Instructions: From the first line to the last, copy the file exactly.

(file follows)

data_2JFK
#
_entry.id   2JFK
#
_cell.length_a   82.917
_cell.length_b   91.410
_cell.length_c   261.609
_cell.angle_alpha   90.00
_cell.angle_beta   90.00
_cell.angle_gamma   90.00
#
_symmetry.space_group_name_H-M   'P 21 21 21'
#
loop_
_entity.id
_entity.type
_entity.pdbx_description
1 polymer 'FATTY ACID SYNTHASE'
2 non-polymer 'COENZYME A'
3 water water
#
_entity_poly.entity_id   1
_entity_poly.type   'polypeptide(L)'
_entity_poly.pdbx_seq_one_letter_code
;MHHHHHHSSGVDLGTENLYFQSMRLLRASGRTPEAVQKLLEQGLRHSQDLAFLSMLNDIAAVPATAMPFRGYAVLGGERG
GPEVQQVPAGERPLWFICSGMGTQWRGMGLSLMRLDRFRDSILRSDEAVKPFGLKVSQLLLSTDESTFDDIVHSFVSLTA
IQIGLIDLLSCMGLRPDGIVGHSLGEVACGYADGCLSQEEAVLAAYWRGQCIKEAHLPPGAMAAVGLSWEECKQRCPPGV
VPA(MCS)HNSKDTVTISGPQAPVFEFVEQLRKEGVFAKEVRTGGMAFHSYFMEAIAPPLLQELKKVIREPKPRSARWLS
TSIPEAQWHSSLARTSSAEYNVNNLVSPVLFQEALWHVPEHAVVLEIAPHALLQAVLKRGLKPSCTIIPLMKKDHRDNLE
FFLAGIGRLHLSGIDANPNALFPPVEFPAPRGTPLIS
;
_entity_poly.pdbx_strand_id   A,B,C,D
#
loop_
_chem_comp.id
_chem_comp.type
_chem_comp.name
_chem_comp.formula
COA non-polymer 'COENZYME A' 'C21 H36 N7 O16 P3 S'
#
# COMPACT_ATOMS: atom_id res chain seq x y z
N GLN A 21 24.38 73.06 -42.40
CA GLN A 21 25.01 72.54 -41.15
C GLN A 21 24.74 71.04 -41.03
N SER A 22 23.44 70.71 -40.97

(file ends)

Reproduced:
data_2JFK
#
_entry.id   2JFK
#
_cell.length_a   82.917
_cell.length_b   91.410
_cell.length_c   261.609
_cell.angle_alpha   90.00
_cell.angle_beta   90.00
_cell.angle_gamma   90.00
#
_symmetry.space_group_name_H-M   'P 21 21 21'
#
loop_
_entity.id
_entity.type
_entity.pdbx_description
1 polymer 'FATTY ACID SYNTHASE'
2 non-polymer 'COENZYME A'
3 water water
#
_entity_poly.entity_id   1
_entity_poly.type   'polypeptide(L)'
_entity_poly.pdbx_seq_one_letter_code
;MHHHHHHSSGVDLGTENLYFQSMRLLRASGRTPEAVQKLLEQGLRHSQDLAFLSMLNDIAAVPATAMPFRGYAVLGGERG
GPEVQQVPAGERPLWFICSGMGTQWRGMGLSLMRLDRFRDSILRSDEAVKPFGLKVSQLLLSTDESTFDDIVHSFVSLTA
IQIGLIDLLSCMGLRPDGIVGHSLGEVACGYADGCLSQEEAVLAAYWRGQCIKEAHLPPGAMAAVGLSWEECKQRCPPGV
VPA(MCS)HNSKDTVTISGPQAPVFEFVEQLRKEGVFAKEVRTGGMAFHSYFMEAIAPPLLQELKKVIREPKPRSARWLS
TSIPEAQWHSSLARTSSAEYNVNNLVSPVLFQEALWHVPEHAVVLEIAPHALLQAVLKRGLKPSCTIIPLMKKDHRDNLE
FFLAGIGRLHLSGIDANPNALFPPVEFPAPRGTPLIS
;
_entity_poly.pdbx_strand_id   A,B,C,D
#
loop_
_chem_comp.id
_chem_comp.type
_chem_comp.name
_chem_comp.formula
COA non-polymer 'COENZYME A' 'C21 H36 N7 O16 P3 S'
#
# COMPACT_ATOMS: atom_id res chain seq x y z
N GLN A 21 24.38 73.06 -42.40
CA GLN A 21 25.01 72.54 -41.15
C GLN A 21 24.74 71.04 -41.03
N SER A 22 23.44 70.71 -40.97